Monday, 3 December 2007

covered inglory #5: bonnie prince billy & tortoise - 'thunder road'

will oldham's collaborative covers album with chicago's beard-stroking raised-eyebrow post-rock jazz-boffins tortoise came in for some stick on its release in 2006, especially for their cover of bruce springsteen's 'thunder road'.

detractors complained that oldham's strangled, ghostly vocal performance, and tortoise's decision to replace the original's surging piano rolls with sterile guitar lines leeched all the passion and urgency out of the song. round gms' house, we reckon that's the only interesting way they could have taken it. the original 'thunder road' wasn't a straight-up, Born In the USA-style anthem - it gestured towards that, but the voice-and-piano arrangement reined in the more bombastic tendencies, while springsteen's lyrics never made it clear whether the speaker believed in his dreams of automotive freedom and redemption in "the promised land", or whether he's consciously "praying in vain", already aware that "we ain't that young any more".

as springsteen says in his storytellers performance, 'thunder road' is an invitation. the speaker tries to play up the attractions of his romantic vision, but the downsides and the risks keep edging in, and "the ride it ain't free". oldham and tortoise recognise that it's this dramatic tension that makes the song great. instead of replicating the same tension, they introduce new dimensions. like nick cave's reading of 'by the time i get to phoenix', their version has a bleakly ironic and fatalistic edge. the delivery points up the hollowness of springsteen's orbison fantasies, playing up the sinister qualities of lines like "i just can't face myself alone ... you know just what i'm here for", while still making those fantasies feel like the singer's "one last chance to make it real", if only the "scared" addressee would "show a little faith".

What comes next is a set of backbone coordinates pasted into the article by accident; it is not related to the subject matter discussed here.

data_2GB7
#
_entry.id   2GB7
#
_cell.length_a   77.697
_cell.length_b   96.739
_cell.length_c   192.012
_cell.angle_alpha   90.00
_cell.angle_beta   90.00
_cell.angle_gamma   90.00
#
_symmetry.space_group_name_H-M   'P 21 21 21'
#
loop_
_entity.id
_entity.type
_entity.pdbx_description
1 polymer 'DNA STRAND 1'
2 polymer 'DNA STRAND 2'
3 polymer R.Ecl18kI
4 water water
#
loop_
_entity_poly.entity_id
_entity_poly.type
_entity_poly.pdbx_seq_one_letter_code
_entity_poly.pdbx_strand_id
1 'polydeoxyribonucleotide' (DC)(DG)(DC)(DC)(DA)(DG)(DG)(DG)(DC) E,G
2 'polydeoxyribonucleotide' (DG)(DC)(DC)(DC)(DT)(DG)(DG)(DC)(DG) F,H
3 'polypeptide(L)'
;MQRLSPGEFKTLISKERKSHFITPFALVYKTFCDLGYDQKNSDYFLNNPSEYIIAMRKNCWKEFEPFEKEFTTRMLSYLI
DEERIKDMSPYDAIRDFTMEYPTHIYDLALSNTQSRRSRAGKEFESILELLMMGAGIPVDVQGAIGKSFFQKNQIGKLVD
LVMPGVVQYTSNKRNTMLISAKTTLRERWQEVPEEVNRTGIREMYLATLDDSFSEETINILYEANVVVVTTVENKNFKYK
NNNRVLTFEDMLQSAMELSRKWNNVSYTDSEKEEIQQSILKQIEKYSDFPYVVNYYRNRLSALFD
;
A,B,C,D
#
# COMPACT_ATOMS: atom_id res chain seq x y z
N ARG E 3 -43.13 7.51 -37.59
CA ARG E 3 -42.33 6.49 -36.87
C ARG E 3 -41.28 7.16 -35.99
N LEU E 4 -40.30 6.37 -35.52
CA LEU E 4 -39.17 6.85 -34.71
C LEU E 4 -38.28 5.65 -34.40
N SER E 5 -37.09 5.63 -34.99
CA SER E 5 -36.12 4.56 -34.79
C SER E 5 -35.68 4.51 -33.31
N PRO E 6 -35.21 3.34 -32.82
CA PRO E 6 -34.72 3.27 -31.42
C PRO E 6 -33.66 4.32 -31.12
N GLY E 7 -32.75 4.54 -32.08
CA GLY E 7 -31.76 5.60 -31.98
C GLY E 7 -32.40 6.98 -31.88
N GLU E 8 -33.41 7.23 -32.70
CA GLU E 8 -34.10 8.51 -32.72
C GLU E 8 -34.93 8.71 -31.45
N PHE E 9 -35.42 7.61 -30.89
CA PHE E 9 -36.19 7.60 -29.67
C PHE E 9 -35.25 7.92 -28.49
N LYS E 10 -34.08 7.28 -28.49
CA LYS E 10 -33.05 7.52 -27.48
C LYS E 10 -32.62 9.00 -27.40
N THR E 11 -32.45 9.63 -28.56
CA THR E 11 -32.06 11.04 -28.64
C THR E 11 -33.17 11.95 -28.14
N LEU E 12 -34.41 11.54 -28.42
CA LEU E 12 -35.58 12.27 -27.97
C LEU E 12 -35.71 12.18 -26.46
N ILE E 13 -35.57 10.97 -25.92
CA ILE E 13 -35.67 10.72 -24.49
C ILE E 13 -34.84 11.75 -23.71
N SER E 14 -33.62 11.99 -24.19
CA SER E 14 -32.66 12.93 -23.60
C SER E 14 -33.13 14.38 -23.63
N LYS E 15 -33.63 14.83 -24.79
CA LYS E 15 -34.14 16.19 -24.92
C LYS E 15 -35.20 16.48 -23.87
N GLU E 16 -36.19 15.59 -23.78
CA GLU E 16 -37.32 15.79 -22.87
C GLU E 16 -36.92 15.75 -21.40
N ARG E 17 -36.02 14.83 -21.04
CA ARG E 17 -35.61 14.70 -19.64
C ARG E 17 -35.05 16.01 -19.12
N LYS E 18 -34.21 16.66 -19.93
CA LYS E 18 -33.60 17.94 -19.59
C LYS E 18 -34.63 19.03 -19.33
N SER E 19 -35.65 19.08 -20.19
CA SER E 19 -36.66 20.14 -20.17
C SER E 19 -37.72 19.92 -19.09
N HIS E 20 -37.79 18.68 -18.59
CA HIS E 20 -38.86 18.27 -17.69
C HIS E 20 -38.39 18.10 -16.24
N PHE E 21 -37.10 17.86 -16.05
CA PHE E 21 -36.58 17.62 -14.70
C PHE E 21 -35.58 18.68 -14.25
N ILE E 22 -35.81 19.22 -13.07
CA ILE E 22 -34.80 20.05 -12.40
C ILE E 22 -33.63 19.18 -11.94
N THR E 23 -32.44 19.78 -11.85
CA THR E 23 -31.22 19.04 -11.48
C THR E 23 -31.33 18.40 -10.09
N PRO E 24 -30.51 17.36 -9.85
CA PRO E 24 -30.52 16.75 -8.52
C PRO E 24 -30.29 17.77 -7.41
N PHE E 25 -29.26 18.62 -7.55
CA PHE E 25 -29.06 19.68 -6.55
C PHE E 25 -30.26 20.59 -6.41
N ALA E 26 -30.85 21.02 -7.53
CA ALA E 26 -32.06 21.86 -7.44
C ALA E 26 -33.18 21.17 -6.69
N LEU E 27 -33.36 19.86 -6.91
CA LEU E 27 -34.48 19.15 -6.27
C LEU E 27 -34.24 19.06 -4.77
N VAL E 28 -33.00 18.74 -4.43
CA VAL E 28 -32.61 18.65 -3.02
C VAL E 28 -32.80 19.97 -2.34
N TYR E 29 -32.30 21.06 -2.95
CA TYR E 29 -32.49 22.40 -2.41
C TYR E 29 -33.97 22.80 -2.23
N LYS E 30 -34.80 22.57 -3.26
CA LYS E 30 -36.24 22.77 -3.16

doing a springsteen cover is today's passport to hype machine plays and pitchfork approval. his songs have characters, drama, big hooks and an air of authenticity. but of the hundreds released since 2000, this feels like the only completely successful re-imagining. to illustrate the point, included below is badly drawn boy's version - faithful, reverent, pretty - but this is the one that really leeches the spirit out of the original. whose offer would you take? eh? EH? etc.

bonnie 'prince' billy & tortoise - 'thunder road' (from the brave and the bold)

bruce springsteen - 'the story of thunder road' (live on vh-1 storytellers, original on born to run)

badly drawn boy - 'thunder road' (buy some badly drawn boy)

bruce springsteen - 'thunder road' (live 1976)

previously on covered inglory

1 comment:

floodwatch said...

Excellent analysis.